For the first time, astronomers have linked mysterious pulses of energy called fast radio bursts (FRBs) to ripples in spacetime emitted by collapsing and colliding stars. The results, published on March 27 in the journal natural astronomy (opens in a new tab)offer a new explanation for FRBs, which have vexed scientists for more than a decade.
FRBs are massive bursts of radio energy that can eclipse all the stars in an entire galaxy combined, while lasting only fractions of a second. Although FRBs were discovered in 2007, their origins remain shrouded in mystery. This is partly because, while some FRBs repeat periodically, many appear and disappear within milliseconds.
Magnetars – the ultra-dense, collapsed cores of exploded stars (known as neutron stars) with strong magnetic fields — are the main candidates for FRB issuance. But recent observations suggest there may be several possible sources, which may include neutron star collisions.
In April 2019, the Laser Interferometer Gravitational-Wave Observatory (LIGO) detected ripples in spacetime known as gravitational waves of a neutron star merger designated GW190425. A few hours later, the Canadian Hydrogen Intensity Mapping Experiment (CHIME) spotted a bright, non-repeating FRB from the same region of space.
“We found that a burst of radio waves, lasting one thousandth of a second, was generated two and a half hours after the merger of two neutron stars, which are the extremely dense remnants of massive stars. exploded”, co-author of the study Clancy James (opens in a new tab), a radio astronomer from Curtin University in Australia, told Live Science via email. “Our theory is that this burst of radio waves occurred because the merger created a ‘supermassive’ neutron star which, when its rotation slowed, collapsed into a black hole.”
While neutron star mergers have been suggested as possible causes of FRBs in the past, the new observations provide the first evidence that the theory may be correct. The team used three main pieces of information to make this link.
“First, the timing of events,” James said; the FRB arrived only 2.5 hours after the gravitational wave signal. Second, the location of the FRB was consistent with that of the gravitational wave.
“And third, distance,” added James. “It was mainly the distance that helped.”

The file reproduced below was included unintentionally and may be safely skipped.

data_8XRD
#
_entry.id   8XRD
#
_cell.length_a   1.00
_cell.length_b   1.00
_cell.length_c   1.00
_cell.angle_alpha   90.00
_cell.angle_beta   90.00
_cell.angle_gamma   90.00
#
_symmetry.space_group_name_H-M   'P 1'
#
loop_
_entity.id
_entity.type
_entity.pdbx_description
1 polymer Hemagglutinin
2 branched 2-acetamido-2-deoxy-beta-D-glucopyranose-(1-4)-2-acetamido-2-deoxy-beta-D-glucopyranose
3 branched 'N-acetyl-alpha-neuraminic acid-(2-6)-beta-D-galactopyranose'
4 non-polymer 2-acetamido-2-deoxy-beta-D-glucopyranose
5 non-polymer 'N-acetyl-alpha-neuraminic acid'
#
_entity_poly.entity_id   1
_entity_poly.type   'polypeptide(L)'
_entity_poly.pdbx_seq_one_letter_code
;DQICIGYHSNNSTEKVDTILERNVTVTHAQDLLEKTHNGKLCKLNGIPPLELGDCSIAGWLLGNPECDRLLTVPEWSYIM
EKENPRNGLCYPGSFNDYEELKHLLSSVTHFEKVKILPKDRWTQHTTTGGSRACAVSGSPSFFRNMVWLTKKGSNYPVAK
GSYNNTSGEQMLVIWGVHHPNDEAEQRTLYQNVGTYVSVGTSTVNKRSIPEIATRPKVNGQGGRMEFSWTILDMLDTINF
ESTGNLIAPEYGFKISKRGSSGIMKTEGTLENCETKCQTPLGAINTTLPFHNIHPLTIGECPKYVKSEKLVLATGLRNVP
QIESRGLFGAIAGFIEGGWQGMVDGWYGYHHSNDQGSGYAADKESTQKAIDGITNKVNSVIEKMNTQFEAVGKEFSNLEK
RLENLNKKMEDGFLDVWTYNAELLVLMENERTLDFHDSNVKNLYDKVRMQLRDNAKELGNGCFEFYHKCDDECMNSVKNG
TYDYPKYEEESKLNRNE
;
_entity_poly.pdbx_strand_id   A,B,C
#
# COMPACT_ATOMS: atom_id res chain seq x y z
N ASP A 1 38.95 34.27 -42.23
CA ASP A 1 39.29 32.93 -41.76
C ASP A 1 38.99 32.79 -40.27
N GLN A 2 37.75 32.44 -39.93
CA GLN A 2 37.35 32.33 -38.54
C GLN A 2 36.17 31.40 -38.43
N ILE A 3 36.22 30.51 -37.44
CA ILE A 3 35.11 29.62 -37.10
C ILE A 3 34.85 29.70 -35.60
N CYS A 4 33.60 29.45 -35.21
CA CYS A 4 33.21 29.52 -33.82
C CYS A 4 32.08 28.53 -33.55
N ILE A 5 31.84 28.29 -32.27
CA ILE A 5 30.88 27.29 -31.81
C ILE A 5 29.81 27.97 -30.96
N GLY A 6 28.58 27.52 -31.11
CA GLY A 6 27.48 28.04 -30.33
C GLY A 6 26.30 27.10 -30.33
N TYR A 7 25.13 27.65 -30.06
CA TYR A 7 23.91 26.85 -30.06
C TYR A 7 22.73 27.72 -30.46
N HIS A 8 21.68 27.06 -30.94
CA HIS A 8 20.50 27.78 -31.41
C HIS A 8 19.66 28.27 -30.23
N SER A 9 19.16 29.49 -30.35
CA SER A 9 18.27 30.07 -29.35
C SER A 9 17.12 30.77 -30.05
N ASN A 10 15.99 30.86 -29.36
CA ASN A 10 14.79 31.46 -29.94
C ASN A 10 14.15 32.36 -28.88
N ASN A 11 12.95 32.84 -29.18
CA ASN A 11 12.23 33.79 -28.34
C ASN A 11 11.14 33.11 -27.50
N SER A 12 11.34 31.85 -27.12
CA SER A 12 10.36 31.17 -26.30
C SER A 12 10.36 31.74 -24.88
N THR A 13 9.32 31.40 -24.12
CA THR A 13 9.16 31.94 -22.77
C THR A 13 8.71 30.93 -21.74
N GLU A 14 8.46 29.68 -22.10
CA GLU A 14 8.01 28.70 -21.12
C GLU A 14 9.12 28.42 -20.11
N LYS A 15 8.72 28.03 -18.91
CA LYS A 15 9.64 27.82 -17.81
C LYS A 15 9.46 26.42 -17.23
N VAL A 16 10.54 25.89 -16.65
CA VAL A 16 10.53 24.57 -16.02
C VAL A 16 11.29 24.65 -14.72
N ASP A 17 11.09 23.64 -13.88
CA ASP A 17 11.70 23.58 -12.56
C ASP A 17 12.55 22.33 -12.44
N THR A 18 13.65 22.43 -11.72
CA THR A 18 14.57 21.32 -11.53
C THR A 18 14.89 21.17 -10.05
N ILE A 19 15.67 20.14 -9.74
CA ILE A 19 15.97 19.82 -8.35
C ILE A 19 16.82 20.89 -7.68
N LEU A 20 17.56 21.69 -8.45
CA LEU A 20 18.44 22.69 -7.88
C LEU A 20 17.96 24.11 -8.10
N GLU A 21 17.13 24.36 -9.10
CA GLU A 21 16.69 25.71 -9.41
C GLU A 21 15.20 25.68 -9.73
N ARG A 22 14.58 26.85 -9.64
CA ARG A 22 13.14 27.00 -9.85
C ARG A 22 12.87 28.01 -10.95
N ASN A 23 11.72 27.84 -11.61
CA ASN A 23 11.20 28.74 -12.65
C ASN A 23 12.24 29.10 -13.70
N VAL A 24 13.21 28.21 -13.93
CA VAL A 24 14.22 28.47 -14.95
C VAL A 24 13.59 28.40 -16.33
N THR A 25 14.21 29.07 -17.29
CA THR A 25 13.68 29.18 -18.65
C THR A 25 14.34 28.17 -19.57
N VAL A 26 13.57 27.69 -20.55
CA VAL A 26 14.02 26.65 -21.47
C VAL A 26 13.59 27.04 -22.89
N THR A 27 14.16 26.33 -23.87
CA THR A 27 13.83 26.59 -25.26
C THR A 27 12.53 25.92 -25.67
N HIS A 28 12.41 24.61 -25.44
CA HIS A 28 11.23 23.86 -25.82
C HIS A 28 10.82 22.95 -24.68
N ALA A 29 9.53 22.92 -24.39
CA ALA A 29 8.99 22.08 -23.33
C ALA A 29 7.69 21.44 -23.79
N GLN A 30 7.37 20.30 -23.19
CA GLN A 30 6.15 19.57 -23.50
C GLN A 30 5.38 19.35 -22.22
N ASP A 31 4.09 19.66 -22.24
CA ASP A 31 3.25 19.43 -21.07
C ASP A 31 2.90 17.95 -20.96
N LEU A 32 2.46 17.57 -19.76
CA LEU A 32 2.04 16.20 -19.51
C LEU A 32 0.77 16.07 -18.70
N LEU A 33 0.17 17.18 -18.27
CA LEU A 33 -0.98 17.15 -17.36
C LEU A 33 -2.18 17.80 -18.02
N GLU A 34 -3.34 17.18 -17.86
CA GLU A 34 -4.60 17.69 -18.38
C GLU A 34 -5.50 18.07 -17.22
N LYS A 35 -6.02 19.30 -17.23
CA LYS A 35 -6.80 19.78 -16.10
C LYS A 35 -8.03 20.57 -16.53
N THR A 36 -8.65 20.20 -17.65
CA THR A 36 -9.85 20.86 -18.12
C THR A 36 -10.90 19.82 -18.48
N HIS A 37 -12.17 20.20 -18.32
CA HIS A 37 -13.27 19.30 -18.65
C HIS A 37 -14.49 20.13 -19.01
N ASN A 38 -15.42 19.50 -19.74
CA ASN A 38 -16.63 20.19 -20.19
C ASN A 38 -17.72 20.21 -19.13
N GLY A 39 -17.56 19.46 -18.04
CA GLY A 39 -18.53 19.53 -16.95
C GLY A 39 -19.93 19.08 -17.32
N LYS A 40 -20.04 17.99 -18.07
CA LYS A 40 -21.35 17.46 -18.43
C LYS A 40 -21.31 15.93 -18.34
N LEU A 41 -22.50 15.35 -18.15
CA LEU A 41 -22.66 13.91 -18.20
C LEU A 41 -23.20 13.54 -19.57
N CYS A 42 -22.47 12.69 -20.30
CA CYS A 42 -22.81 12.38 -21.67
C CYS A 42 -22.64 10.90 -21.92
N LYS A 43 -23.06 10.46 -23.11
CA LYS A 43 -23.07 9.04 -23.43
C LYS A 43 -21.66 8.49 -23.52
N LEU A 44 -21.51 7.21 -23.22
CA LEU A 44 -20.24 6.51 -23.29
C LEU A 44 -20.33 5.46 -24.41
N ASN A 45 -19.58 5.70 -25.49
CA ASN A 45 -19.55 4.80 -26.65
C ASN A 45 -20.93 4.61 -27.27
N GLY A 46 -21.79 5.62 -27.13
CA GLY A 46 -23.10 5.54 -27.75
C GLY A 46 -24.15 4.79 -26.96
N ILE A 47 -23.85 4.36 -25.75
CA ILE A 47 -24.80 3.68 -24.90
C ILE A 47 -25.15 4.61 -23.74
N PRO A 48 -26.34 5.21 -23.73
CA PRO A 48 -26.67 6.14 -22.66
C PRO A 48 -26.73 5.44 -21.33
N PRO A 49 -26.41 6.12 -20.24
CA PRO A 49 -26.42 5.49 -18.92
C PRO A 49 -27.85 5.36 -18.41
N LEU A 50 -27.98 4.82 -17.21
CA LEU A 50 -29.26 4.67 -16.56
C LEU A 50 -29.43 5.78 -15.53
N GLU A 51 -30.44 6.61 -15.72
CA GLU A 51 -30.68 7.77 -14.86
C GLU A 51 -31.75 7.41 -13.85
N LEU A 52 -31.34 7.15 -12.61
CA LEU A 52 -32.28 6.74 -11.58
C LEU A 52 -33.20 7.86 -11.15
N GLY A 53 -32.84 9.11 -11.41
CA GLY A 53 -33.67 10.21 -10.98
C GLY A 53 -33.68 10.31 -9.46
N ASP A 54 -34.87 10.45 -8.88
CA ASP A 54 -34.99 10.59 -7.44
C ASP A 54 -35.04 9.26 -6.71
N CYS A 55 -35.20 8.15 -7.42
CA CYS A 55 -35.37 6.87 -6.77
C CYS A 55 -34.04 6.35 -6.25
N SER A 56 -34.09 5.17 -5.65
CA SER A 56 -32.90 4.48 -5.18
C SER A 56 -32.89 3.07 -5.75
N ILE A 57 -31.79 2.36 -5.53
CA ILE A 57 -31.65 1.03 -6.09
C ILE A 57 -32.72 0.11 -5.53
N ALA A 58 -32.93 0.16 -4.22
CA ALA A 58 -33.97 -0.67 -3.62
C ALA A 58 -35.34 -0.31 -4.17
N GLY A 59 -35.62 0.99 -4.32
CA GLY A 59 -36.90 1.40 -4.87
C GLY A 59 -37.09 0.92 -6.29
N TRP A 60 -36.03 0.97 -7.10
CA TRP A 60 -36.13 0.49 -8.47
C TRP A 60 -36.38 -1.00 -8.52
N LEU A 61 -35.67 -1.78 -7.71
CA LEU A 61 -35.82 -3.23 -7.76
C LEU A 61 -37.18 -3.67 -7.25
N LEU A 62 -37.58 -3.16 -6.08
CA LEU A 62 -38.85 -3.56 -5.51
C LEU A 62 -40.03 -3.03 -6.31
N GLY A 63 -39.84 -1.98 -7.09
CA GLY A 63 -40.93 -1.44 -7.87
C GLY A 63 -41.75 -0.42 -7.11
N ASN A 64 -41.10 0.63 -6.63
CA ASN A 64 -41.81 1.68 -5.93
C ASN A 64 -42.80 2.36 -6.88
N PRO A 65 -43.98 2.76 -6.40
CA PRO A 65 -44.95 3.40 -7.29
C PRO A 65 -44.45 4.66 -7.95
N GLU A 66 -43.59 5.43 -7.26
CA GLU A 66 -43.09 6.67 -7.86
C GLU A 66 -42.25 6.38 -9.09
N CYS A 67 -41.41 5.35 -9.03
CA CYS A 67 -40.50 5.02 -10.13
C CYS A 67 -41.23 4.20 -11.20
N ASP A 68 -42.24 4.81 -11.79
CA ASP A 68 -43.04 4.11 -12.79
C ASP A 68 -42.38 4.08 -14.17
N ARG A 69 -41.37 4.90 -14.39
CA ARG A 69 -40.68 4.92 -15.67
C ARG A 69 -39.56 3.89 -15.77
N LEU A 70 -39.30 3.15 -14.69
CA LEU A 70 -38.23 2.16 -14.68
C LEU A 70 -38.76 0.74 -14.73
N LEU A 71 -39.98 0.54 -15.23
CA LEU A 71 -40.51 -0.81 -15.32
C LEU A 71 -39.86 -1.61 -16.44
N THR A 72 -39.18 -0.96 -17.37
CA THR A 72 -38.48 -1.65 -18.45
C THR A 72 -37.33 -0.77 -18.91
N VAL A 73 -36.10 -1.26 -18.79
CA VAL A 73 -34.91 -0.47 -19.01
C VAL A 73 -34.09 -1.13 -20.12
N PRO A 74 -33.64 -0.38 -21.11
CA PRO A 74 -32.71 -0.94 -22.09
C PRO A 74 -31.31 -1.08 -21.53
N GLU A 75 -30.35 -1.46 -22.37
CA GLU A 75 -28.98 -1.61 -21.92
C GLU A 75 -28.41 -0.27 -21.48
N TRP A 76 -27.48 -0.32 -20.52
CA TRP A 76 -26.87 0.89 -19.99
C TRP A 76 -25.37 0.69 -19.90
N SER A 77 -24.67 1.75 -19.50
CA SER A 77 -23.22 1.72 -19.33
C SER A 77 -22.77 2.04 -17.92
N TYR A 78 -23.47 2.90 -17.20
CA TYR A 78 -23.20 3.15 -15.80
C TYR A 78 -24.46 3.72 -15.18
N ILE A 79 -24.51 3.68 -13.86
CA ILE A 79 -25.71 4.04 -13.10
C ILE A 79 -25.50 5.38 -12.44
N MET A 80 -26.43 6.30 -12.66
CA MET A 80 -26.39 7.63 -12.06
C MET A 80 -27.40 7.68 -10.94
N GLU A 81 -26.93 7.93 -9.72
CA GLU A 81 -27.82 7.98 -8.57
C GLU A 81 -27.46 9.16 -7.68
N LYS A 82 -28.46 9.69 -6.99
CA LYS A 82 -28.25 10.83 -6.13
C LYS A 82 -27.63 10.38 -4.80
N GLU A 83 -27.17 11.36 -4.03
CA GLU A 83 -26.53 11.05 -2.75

While most FRBs arrive from billions of light years away, gravitational wave detectors such as LIGO are only sensitive to distances of about 500 million light-years. This FRB was unusually close, and its estimated distance matched that estimated from GW190425.
“What surprised us was how well all the pieces fell into place!” said James. “It was a nice clean pulse – exactly what you would expect from a cataclysmic event.”
According to James, these results indicate that there are at least two different families of FRBs: single FRBs from cataclysmic events such as neutron star mergers, and repetition of FRBs produced by magnetars or some other unknown source.
This discovery may also affect scientists’ understanding of neutron stars, as it suggests that the largest possible mass of these stellar remnants could be greater than currently predicted.
“That’s because the object resulting from the merger of two neutron stars didn’t immediately collapse into a black hole, but could temporarily resist gravity,” James said. “In turn, this tells us something about the fundamental nature of matter at extreme densities and pressures, which we cannot study here on Earth. It could even be evidence for a new type of star – a quark star.”
The team hopes to strengthen the relationship between FRBs and neutron star mergers as gravitational wave observatories around the world begin new observations this spring.
“The next operation of gravitational wave observatories, O4, begins in May and CHIME and other radio telescopes like the Murchison Widefield Array I work with are waiting to see if there is an FRB of all star mergers at neutrons that are seen,” James said. “We are also ordering a new instrument to detect more FRBs and locate them in their galaxies. Hopefully this will start working soon!